EDITORIAL/Barking up the wrong tree

RELATIONS between government and its strong band of workers have soared once again.
In the past, government workers would threaten to down tools, pressing for better pay and improved working conditions.
These days, that civil servants are earning salaries that are below the breadline is no longer an issue: The issue is now about government’s ability to dispense those poor salaries on time.
From the beginning of last year, pay dates in the civil service are now more of a moving target.
Currently, there is so much uncertainty in government because of the threat of strike action by civil servants who could not access their salaries and bonuses on time.
Much of the anger is being directed at Finance Minister Patrick Chinamasa who, as head of the exchequer, is being accused of failing to raise the cash required to pay the salaries, plus bonuses.
This is where government workers are getting it wrong for this has nothing to do with Chinamasa.
In fact, Chinamasa saw this coming a long time ago.
Sometime last year, he scrapped bonus payments until 2017 after observing that Treasury had no capacity to pay the thirteenth cheque. He was, however, later to reverse the decision after President Robert Mugabe censured him for jumping the gun.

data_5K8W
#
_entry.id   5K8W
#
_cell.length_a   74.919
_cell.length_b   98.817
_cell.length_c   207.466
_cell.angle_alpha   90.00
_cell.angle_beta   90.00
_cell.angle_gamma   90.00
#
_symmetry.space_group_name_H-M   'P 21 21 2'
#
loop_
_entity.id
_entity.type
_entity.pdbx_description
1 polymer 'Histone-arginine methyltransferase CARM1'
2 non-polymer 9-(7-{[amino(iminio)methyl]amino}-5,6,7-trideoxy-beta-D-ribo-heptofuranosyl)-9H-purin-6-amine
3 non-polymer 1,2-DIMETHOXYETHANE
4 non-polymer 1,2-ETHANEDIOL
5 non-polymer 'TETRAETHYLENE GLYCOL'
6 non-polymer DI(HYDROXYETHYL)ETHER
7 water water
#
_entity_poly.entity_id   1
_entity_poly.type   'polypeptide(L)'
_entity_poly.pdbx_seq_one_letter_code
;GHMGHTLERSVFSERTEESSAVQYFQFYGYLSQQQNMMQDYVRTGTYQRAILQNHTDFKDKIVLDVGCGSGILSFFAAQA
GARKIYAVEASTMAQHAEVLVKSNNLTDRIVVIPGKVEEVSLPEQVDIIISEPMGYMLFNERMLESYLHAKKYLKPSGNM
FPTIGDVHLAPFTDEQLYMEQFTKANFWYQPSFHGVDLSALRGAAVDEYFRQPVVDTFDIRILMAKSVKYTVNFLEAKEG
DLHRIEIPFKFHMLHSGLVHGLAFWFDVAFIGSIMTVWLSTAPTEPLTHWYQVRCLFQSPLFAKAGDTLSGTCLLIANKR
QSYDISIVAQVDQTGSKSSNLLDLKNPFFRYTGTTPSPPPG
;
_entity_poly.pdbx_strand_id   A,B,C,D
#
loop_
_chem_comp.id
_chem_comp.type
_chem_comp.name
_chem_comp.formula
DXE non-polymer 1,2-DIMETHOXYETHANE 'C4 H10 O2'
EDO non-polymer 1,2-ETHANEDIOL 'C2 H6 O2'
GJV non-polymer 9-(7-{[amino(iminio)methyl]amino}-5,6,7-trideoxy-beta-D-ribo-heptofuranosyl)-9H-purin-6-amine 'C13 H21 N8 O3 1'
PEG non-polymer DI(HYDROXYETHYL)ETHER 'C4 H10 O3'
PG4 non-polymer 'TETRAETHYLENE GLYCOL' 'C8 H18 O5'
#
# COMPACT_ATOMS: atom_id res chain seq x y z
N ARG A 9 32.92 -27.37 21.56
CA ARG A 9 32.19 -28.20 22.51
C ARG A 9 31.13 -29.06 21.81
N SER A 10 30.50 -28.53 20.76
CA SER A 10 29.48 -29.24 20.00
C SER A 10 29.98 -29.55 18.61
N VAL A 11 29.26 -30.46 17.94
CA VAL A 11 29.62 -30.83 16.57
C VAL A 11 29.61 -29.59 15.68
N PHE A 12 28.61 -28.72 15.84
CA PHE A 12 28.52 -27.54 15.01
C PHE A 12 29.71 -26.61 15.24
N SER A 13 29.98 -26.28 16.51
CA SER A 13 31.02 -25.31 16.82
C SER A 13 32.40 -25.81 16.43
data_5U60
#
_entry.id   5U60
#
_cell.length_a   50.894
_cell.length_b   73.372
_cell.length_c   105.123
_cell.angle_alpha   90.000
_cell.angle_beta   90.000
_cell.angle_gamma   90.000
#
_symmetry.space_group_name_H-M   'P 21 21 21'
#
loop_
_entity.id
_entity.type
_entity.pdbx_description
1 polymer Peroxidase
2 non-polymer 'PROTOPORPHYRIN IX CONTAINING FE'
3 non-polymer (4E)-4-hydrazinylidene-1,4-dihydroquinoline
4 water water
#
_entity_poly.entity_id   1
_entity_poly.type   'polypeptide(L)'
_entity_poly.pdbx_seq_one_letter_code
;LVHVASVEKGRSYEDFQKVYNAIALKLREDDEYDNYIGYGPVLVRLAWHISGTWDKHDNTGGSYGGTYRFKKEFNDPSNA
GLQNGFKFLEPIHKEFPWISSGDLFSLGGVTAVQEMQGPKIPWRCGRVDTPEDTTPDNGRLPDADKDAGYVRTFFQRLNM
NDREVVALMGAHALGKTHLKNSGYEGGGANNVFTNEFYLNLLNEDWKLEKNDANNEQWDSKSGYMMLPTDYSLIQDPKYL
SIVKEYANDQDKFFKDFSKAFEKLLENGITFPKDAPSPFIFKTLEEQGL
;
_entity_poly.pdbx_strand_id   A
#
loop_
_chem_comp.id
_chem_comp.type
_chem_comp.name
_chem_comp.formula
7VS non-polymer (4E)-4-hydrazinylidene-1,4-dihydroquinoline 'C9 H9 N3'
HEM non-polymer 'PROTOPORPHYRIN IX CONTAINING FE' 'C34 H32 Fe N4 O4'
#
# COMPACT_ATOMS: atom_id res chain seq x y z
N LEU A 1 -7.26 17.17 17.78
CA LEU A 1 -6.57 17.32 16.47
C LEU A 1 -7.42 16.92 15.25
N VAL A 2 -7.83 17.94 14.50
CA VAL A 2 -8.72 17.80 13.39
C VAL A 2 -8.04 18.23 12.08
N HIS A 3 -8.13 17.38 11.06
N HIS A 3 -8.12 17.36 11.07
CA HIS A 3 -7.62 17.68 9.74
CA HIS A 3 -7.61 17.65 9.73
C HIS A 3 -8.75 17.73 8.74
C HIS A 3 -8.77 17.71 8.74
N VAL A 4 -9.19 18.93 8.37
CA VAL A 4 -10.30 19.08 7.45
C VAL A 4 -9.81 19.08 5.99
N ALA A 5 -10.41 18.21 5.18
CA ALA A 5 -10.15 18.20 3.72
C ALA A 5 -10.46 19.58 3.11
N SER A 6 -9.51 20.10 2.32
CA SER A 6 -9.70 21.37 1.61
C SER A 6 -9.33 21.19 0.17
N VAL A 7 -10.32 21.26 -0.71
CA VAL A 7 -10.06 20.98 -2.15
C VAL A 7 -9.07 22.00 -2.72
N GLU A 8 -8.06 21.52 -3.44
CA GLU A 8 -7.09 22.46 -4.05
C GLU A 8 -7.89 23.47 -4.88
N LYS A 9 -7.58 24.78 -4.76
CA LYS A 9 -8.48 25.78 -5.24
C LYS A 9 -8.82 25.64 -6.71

Even though Chinamasa immediately climbed down, the signs were clearly on the wall that Treasury simply didn’t have the capacity to pay.
With industry on its knees; workers losing their jobs in thousands, and commodity prices falling to their lowest levels in as many years, Treasury has been hit hard on the pocket.
While government would in the past bank on aid, grants and balance of payments support to shore up its coffers, nothing much has been trickling into the State purse. Also, foreign investment, which could have eased the cash crunch, has been eluding Zimbabwe.
These and other issues cannot be addressed by Chinamasa alone. It will take collective effort on the part of government, the private sector, labour, civil society and the international community to get things right.
Although Chinamasa is talking sense in terms of what needs to be done to get Zimbabwe out of the deep hole, some amongst his colleagues in Cabinet are sadly engaging in unhelpful political grandstanding that should have no place at all in an economy that is crying out for investment.
Instead of contemplating strike action, which can only make it worse for ordinary Zimbabweans, who are trying their best under very difficult conditions, government workers should not bark up the wrong tree. Their focus should be on growing the economic cake so that everyone can enjoy a piece of it in future.
Because of ruinous economic policies and toxic politics, Zimbabwe’s economic cake has been shrinking to levels where it can no longer feed us all.
Workers in the private sector have been feeling the heat for some time. Now, the civil servants are feeling that heat too.
The time to sober up and act rationally is now before the situation implodes.

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